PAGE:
Though Volkswagen has managed to steal the spotlight for the past several months after news of its emissions-cheating software was revealed, it may have to share the stage as a recent class action suit levels similar charges against another automaker. Now it's Daimler, maker of Mercedes-Benz, that will need to address allegations that it too created software to cheat emissions test and allow its vehicles to pollute at unacceptably high rates.
A class action lawsuit was filed against Daimler this past week arguing that Daimler's U.S. Mercedes-Benz unit produced engines that contain devices aimed at bypassing emissions regulations. Specifically, the software is installed in diesel engines, the same as those at issue in the Volkswagen emissions-cheating scandal.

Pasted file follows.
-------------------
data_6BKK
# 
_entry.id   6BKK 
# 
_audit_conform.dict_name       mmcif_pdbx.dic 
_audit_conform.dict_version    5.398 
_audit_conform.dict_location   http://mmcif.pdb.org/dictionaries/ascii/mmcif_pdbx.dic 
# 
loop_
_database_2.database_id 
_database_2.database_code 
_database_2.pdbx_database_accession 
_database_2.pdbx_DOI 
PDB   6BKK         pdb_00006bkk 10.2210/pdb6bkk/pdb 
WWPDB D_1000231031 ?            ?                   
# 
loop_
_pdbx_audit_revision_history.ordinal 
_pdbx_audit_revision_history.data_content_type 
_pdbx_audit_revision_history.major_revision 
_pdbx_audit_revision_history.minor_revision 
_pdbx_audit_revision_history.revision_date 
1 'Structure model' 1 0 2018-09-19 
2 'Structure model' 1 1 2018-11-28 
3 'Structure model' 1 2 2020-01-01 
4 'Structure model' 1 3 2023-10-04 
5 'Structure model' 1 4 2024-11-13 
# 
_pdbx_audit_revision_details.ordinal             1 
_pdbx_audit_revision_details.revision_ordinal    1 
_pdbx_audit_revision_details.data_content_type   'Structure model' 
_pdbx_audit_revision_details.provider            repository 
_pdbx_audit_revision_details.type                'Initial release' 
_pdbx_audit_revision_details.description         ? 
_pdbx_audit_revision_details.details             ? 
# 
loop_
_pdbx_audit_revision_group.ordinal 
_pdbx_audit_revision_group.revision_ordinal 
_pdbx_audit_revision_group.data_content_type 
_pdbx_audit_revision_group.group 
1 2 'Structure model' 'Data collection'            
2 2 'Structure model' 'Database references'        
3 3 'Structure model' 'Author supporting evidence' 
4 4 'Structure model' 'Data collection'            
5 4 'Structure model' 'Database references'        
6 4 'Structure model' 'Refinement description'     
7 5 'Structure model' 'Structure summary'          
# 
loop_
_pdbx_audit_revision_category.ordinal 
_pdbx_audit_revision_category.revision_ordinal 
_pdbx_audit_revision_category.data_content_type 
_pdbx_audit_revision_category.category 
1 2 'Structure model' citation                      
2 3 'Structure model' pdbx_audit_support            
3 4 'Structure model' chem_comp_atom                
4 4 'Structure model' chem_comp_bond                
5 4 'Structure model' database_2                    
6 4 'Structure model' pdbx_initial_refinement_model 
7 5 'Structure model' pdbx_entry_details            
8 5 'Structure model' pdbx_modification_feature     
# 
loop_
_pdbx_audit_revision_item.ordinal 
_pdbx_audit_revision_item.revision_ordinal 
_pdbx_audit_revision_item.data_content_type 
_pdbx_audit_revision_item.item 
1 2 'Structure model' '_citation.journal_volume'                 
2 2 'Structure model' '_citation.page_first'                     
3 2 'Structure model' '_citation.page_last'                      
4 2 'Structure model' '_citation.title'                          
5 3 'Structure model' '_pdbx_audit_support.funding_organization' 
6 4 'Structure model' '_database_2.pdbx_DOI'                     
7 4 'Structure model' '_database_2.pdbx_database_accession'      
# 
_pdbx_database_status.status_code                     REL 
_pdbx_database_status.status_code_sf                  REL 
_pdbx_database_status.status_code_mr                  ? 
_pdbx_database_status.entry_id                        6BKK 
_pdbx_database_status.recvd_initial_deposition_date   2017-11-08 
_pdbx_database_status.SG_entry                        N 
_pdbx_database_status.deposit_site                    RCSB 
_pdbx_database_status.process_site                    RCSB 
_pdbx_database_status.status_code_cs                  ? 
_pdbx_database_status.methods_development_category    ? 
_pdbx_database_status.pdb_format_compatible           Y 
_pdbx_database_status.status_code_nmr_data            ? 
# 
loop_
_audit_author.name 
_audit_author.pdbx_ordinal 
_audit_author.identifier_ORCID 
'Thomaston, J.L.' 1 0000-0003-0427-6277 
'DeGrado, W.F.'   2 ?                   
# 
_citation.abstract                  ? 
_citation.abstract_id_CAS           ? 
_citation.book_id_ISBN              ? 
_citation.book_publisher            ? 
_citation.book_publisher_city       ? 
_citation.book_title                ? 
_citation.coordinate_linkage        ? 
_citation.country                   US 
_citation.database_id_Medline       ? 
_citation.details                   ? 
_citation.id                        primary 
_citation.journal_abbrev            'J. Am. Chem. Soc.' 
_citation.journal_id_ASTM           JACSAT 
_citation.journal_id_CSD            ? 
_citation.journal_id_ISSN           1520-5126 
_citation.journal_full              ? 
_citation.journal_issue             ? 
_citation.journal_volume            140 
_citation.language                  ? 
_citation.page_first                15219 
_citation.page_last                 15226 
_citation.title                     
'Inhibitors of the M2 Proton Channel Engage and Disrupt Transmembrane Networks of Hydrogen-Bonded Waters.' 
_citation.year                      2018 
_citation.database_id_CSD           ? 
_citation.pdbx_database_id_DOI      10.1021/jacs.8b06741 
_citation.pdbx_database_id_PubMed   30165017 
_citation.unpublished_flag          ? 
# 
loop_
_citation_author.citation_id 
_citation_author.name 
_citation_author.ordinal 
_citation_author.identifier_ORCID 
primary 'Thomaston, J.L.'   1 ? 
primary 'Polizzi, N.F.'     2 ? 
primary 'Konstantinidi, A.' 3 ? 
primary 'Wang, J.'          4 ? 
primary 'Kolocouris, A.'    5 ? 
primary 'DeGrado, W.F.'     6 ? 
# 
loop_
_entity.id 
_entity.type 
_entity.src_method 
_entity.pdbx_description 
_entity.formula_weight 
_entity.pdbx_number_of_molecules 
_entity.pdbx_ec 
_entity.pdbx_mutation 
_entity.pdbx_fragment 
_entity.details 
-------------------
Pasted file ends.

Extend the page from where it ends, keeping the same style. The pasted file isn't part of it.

The lawsuit here began with a car owner from Illinois who believes that his Mercedes uses a device that allows it to emit more pollutants than is legally allowed. The cheat is alleged to work only in certain cases, for example, by allowing pollutants to be emitted at higher levels when the temperature outside is colder.
The lawsuit bases its claims on two things: one is an article by a major German publication, Der Spiegel, which mentioned similar allegations of emissions cheating. The other was a study conducted by an independent research organization, which allegedly identified the offending software. The class action demands that the court either order a recall to repair the offending devices or offer free replacement cars, a seriously expensive proposition.
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